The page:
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Nearly one million people have died from drug overdoses since 1999, and 75% of overdose deaths in 2020 were opioid-related. This tragic statistic has increased eightfold since 1999.
Complicating matters? Nearly one-fifth of the country is diagnosed with an anxiety disorder, which can begin in adolescence. Chronic anxiety can lead to worsening mental and physical conditions such as depression, substance abuse, chronic pain, poor quality of life and suicide in an already strained health care system in a country. affects the
Don’t sugar coat. we are in danger. Also, current treatment models for substance use disorders (SUDs) and mental health are not working.
Unlocking the right data at the individual patient and population level is critical to reversing this crisis.
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How can data help me?
Medical data is complex, fragmented and often incomplete. In behavioral health, the reality of data is most dire.
Patient data on mental health and substance abuse is often kept separate from other medical records due to lack of interoperability, regulatory constraints, and underinvestment in healthcare IT. But if providers had easy and secure access to trusted behavioral health data, they could make more effective treatment plans based on a patient’s complete medical history.
This concept sounds simple, but it’s actually more complicated.
Imagine this: A patient with a history of opioid addiction is brought to the ER after a car accident. The attending physician prescribes opioids for pain management without knowing the patient’s records. Patients take it unknowingly and then relapse.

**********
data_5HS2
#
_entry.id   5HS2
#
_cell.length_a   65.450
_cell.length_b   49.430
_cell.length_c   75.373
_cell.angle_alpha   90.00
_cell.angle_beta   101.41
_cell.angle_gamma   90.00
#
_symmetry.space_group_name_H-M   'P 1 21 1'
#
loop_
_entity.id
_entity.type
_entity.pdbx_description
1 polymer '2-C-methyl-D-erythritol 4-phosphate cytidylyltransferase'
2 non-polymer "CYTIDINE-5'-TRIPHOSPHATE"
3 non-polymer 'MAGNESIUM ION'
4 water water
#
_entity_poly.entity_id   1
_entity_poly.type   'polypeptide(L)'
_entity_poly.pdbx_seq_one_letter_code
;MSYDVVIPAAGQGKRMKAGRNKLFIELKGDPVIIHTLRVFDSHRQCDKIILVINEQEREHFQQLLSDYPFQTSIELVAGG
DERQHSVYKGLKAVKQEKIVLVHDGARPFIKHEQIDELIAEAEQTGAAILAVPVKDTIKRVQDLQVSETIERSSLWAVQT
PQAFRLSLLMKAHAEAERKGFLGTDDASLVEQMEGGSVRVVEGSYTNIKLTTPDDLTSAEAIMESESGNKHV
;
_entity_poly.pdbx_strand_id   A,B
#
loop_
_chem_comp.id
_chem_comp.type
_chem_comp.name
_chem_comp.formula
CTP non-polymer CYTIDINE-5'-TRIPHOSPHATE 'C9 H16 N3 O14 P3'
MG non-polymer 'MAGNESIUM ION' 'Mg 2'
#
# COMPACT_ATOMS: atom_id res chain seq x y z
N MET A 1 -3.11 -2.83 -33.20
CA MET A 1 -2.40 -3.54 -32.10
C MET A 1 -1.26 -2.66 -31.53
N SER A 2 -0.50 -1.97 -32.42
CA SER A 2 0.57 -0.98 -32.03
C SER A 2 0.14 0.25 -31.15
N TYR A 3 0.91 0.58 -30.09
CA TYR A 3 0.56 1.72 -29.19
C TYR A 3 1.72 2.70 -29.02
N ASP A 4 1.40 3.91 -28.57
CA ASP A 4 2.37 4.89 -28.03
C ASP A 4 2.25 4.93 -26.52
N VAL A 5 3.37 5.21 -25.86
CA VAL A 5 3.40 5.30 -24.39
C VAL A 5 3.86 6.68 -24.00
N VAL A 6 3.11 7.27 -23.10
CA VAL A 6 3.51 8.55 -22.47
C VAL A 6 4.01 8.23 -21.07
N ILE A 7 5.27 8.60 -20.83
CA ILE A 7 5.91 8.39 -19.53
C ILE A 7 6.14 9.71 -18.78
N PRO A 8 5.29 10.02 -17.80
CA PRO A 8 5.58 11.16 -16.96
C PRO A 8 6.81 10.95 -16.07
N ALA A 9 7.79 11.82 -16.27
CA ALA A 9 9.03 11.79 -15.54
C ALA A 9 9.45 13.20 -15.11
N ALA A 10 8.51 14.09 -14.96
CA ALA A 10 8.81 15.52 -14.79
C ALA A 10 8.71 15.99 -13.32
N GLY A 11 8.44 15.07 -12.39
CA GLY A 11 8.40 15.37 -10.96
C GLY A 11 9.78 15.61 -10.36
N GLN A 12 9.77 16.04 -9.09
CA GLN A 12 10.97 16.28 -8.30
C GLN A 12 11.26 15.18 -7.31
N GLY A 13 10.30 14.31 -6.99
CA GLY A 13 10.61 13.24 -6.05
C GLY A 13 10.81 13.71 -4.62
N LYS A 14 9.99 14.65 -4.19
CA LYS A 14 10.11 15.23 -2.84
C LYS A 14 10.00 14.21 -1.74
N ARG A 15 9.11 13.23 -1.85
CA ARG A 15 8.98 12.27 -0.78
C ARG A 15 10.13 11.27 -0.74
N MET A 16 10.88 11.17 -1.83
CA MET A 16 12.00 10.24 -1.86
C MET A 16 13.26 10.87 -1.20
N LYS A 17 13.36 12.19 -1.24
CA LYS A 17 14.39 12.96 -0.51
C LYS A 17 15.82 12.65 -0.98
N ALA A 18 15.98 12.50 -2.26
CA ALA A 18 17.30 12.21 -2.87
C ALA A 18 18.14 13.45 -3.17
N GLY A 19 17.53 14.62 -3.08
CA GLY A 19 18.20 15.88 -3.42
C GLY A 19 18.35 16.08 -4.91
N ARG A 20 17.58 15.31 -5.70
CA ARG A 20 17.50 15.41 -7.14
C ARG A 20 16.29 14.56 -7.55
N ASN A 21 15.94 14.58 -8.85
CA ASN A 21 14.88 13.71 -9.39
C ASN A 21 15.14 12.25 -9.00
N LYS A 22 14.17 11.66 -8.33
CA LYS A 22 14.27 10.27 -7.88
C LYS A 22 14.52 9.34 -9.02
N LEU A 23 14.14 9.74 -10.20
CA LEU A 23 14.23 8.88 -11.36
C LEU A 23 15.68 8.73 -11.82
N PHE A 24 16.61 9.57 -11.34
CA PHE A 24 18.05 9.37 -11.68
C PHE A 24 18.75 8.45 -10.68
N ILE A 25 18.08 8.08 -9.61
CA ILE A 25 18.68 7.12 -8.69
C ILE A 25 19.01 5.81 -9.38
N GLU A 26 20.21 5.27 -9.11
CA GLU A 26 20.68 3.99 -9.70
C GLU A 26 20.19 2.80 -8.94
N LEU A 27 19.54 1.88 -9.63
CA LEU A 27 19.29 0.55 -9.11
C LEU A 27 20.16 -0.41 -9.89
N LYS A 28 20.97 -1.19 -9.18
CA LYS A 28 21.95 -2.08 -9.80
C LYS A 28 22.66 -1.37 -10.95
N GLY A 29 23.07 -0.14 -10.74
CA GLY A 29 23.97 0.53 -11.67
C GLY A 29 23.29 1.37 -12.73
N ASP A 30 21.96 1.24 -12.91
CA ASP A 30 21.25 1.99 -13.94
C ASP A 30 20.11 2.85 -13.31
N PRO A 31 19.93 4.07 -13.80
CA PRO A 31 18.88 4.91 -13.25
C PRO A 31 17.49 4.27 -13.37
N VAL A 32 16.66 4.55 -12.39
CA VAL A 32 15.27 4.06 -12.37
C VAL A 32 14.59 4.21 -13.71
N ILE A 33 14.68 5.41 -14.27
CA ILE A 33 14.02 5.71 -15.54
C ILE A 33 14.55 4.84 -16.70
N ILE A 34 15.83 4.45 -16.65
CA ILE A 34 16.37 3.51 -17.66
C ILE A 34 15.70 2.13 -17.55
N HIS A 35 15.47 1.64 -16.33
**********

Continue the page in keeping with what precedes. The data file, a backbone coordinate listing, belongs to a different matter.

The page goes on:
What are the barriers to data integration and insights for healthcare providers?
The healthcare industry continues to suffer from a lack of data on mental health and substance abuse. The reason for this gap stems from many deep-seated and institutionalized realities.
First of all, the healthcare industry, especially SUDs and mental health treatment providers, has lagged in adopting new technologies and processes.
Significantly excluded from the incentives provided by the Health Information Technology for Economic and Clinical Health Act of 2009 (HITECH), behavioral health has been left behind in technology access and funding.
That the problem persists is evidenced by the drumbeat of reform by policy centers and industry groups. A June 2022 report from the Medicaid and CHIP Payment and Access Commission (MACPAC) states that funding through state Medicaid programs to accelerate the adoption of health IT will address gaps in access, outcomes data, and oversight. explicitly mentioned as an important step for
The current pay-per-service model in behavioral medicine financially rewards doctors and hospitals for the quantity and cost of the services they provide rather than the quality of the results. Until there is a significant shift to value-based care models, even the most impactful technologies may struggle to sell.
Compliance, Industry Regulations, Privacy Concerns Consistent Obstacles
The Code of Federal Regulations (CFR) Title 42, Part 2 is intended to protect the confidentiality of the addiction treatment records of persons seeking treatment for addiction or diagnosed with addiction under federal assistance programs. We limit the information you can share. provider.
Part 2 has been at the center of confusion and controversy, especially in the shadow of the opioid crisis. Recent changes have alleviated some of the stress created in Part 2, but questions and challenges around consent management and data segmentation remain.
The good news is that there is a template for moving forward. Pediatrics faced the same common challenges many years ago. Grassroots efforts and healthcare provider input have resulted in the successful implementation and operationalization of pediatric data and limit carve-outs.
Process lag for updating records causes “bad data”